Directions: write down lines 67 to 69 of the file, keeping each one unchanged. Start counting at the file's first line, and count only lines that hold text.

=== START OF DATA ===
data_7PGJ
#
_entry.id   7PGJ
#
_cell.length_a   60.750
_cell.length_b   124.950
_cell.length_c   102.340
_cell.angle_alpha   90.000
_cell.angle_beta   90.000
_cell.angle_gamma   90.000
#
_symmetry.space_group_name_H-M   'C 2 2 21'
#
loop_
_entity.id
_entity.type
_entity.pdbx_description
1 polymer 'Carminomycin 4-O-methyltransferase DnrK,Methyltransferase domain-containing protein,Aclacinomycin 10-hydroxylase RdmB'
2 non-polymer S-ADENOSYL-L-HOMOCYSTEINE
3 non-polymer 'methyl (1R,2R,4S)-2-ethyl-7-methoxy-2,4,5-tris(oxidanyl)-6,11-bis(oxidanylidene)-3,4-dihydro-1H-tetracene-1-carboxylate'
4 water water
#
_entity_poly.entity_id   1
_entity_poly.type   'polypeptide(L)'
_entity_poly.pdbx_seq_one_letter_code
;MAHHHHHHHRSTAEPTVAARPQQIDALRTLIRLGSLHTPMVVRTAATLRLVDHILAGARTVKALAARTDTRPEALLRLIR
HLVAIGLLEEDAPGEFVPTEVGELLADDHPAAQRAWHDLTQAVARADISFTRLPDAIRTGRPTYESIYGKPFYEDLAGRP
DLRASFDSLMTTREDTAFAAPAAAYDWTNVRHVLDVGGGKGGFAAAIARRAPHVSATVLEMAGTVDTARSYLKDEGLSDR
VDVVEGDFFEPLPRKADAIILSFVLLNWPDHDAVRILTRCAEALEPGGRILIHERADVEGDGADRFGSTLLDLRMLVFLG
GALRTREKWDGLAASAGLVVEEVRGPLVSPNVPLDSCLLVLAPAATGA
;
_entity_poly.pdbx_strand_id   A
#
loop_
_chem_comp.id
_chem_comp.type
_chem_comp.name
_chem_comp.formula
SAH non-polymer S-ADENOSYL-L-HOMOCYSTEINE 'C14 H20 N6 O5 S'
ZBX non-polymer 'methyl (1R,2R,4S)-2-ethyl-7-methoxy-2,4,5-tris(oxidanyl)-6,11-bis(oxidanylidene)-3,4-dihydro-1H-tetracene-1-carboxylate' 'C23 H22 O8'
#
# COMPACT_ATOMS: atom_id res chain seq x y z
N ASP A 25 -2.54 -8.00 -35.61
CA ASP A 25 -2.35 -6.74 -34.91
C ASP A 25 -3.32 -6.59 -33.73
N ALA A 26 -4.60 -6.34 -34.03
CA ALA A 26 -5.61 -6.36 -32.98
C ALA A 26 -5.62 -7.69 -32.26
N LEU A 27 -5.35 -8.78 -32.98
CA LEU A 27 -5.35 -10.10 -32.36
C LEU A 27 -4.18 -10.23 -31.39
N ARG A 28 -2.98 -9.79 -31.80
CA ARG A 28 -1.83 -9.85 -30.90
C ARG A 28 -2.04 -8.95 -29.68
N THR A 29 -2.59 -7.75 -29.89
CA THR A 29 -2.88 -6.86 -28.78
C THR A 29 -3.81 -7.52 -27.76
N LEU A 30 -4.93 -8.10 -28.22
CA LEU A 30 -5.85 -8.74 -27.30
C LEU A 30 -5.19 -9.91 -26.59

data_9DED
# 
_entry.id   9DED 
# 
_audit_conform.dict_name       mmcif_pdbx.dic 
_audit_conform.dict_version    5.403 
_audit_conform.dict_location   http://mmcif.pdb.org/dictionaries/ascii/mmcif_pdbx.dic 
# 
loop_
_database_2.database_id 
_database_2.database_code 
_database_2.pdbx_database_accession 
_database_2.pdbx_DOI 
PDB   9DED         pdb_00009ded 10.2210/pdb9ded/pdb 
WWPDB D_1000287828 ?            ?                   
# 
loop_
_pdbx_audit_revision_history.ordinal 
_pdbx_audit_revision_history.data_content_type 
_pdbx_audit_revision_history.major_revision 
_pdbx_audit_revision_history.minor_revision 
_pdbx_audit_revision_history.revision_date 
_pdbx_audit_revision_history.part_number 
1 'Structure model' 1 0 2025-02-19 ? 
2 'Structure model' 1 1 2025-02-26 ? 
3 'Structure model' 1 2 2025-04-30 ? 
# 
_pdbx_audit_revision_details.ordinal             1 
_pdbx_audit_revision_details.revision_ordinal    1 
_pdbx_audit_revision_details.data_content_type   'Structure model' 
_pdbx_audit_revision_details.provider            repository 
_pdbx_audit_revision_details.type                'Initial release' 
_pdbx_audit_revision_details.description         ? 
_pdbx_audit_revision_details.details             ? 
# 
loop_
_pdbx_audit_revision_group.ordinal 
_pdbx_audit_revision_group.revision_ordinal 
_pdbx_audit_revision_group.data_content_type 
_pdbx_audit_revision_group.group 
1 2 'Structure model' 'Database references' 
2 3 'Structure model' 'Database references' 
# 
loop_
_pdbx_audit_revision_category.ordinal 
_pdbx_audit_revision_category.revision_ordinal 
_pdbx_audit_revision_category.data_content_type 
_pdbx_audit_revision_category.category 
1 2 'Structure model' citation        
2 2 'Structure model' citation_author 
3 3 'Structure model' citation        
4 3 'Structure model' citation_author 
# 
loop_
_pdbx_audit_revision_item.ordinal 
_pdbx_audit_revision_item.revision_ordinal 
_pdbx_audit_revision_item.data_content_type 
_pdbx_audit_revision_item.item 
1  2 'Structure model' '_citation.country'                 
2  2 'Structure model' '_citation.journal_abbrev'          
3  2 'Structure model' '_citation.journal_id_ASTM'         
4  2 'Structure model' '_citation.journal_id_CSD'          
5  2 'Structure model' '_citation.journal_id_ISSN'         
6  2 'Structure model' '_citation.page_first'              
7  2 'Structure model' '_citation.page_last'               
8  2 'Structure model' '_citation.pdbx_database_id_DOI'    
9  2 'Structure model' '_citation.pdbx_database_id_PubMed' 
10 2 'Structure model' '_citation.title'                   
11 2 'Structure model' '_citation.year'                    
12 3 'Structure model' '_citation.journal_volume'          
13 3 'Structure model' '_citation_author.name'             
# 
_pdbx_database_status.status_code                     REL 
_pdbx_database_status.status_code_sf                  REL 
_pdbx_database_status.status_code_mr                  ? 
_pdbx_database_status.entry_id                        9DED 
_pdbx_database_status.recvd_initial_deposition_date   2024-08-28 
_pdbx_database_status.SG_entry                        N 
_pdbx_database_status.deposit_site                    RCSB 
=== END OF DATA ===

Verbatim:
_audit_conform.dict_location   http://mmcif.pdb.org/dictionaries/ascii/mmcif_pdbx.dic 
# 
loop_